There’s no denying that gelato is delicious. But what’s going to sway you to pay a premium price at the store for an unfamiliar brand when you could just pick up that pint of HäagenDazs or Ben & Jerry’s instead?

Talenti Gelato has some beautiful, eye-catching packaging. They’re also up-front about why they chose that packaging on their webpage:

After all the Talenti-making is done, we package it in clear, recyclable, BPA-free jars to keep it fresh and to give everyone a not-so-sneaky peek of the deliciousness inside. And what’s even more great is that they’re perfectly reusable for storing all sorts of things, except maybe presents, because the whole see-through thing would probably ruin the surprise. But everything else–perfect.”



Photo: Talenti Gelato

The Wall Street Journal’s Sarah Nassauer analyzed the clear food packaging trend and found that it’s actually a lot trickier than simply sticking some food—always with safe food handling practices in mind, of course—into clear plastic bags or jars. 

Food packaging is functional, too; it doesn’t only exist to sell us something. Good food packaging must help keep the food fresh, protect it from degradation, and provide reasonable protection from violent handling in shipping or even when stocking shelves.

When companies repackage food, they have to keep all these facets in mind—on top of any higher costs that new methods of packaging might incur. If that’s not enough, sometimes food companies have to reformulate their recipes to best complement the new packaging.

After all, using actual fruit pieces in yogurt is desirable, but it doesn’t do any good if the fruit is too small to see. 

There’s a lot of thought that goes into something as simple as a clear plastic wrapper for a granola bar—especially if it contains nuts. JoAnne Garbe, packaging research and development manager for General Mills, says that exposure to light through clear plastic is problematic. “Oil in nuts is particularly tricky because it oxidizes.”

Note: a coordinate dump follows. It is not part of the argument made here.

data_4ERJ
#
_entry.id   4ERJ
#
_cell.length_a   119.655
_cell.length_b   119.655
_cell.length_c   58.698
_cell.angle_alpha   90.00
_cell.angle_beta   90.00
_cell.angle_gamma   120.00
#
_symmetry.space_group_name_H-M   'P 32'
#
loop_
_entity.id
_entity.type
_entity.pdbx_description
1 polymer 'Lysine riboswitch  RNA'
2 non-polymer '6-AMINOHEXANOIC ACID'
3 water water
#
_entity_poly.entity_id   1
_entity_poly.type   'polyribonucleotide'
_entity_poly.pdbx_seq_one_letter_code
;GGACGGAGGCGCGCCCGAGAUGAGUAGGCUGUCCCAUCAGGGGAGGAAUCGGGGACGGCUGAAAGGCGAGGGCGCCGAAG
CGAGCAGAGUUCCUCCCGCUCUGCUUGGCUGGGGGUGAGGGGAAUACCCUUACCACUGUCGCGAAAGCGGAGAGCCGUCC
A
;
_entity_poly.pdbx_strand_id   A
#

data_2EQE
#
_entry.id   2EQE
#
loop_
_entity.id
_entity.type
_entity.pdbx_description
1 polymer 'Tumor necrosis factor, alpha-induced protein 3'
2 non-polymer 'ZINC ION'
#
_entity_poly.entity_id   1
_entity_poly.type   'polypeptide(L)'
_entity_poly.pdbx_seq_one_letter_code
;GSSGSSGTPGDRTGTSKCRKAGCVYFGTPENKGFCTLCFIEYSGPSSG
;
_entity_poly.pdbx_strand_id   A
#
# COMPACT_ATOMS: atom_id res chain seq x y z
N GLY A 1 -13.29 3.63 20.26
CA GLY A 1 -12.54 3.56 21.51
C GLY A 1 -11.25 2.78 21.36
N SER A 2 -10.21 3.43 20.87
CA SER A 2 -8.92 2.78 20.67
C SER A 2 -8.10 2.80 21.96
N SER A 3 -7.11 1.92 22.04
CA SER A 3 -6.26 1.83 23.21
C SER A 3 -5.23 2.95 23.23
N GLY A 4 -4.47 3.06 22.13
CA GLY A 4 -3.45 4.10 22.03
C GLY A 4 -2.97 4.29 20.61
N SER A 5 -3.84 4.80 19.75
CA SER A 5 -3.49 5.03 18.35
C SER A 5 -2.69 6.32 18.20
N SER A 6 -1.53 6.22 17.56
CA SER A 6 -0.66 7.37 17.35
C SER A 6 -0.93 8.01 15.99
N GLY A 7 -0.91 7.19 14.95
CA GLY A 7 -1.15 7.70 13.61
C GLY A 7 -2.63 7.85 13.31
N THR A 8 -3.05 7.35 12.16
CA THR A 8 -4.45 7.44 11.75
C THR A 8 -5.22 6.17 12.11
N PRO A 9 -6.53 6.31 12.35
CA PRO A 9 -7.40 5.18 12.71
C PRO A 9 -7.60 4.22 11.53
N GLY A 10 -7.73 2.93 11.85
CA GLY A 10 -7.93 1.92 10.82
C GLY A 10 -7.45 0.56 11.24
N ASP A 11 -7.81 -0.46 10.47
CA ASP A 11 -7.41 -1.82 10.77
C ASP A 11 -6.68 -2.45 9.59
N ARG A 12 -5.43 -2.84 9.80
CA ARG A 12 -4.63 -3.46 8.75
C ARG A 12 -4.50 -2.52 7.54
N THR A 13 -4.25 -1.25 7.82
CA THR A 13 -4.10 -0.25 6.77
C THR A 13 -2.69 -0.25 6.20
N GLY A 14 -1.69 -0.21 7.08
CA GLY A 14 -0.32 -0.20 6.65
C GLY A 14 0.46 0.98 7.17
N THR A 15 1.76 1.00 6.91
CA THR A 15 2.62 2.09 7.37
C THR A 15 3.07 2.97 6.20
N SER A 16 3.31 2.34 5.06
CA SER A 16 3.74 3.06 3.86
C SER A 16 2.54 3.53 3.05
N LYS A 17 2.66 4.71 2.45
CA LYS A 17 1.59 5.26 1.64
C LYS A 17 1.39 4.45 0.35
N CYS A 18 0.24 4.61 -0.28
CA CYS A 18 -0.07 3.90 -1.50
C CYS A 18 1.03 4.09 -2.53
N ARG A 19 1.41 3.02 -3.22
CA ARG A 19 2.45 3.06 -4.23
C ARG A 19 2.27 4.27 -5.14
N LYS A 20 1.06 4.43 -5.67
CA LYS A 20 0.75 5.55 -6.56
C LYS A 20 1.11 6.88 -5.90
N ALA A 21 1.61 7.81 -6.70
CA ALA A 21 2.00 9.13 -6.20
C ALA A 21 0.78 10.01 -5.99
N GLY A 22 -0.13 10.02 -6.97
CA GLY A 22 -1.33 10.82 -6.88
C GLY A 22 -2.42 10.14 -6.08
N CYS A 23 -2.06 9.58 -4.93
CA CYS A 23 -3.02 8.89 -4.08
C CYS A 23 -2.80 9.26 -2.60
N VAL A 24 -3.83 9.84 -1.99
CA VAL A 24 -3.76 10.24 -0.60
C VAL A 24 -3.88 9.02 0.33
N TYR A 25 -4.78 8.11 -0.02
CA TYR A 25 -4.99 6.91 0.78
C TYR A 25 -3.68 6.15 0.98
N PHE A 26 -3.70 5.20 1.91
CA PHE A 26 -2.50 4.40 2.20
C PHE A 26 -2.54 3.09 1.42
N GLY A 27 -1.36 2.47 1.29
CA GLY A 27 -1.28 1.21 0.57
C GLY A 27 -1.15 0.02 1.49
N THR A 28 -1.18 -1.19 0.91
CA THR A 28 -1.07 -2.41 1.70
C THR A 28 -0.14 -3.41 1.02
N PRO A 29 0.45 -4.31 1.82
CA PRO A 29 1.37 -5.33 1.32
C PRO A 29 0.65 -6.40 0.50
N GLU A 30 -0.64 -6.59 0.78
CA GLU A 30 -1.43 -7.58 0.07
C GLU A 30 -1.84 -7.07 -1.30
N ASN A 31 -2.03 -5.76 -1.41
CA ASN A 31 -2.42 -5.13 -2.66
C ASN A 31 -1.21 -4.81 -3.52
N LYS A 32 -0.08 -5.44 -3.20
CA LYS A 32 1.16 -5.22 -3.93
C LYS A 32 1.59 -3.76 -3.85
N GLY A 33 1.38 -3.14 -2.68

She should know. The company reportedly spent over a year in testing how best to put its Larabar Uber fruit-and-nut bars into clear packaging to compete with Kind Bars. General Mills didn’t change its recipe, but found in customer surveys that the bars apparently “looked like they tasted better, felt less artificial, and the ingredients seemed fresher.”


Photo: Kramer Foods

Food manufacturers also strive to strike a balance. Customer perception of honesty is important, but food companies naturally want to show their products in the best light possible.

Having completely clear chip bags, for example, would show you all the broken pieces that inevitably end up on the bottom. That’s why some bags of chips may have clear windows—but placed up high, so that they only show off the beautiful, whole chips.


Photo: Hillshire Farm

Clear packaging isn’t always the answer, though. As the WSJ explains, Hillshire Farms found that clear packaging for its deli meats tested well. But when they took away the distinctive red plastic-lidded tubs from grocery stores, customers could no longer easily find the product to buy.

Meanwhile, Simply Orange’s clear packaging changed how a lot of OJ brands market their products. After its clear plastic pitcher-jugs were so successful, Tropicana and other competitors soon followed suit.

[via WSJ]

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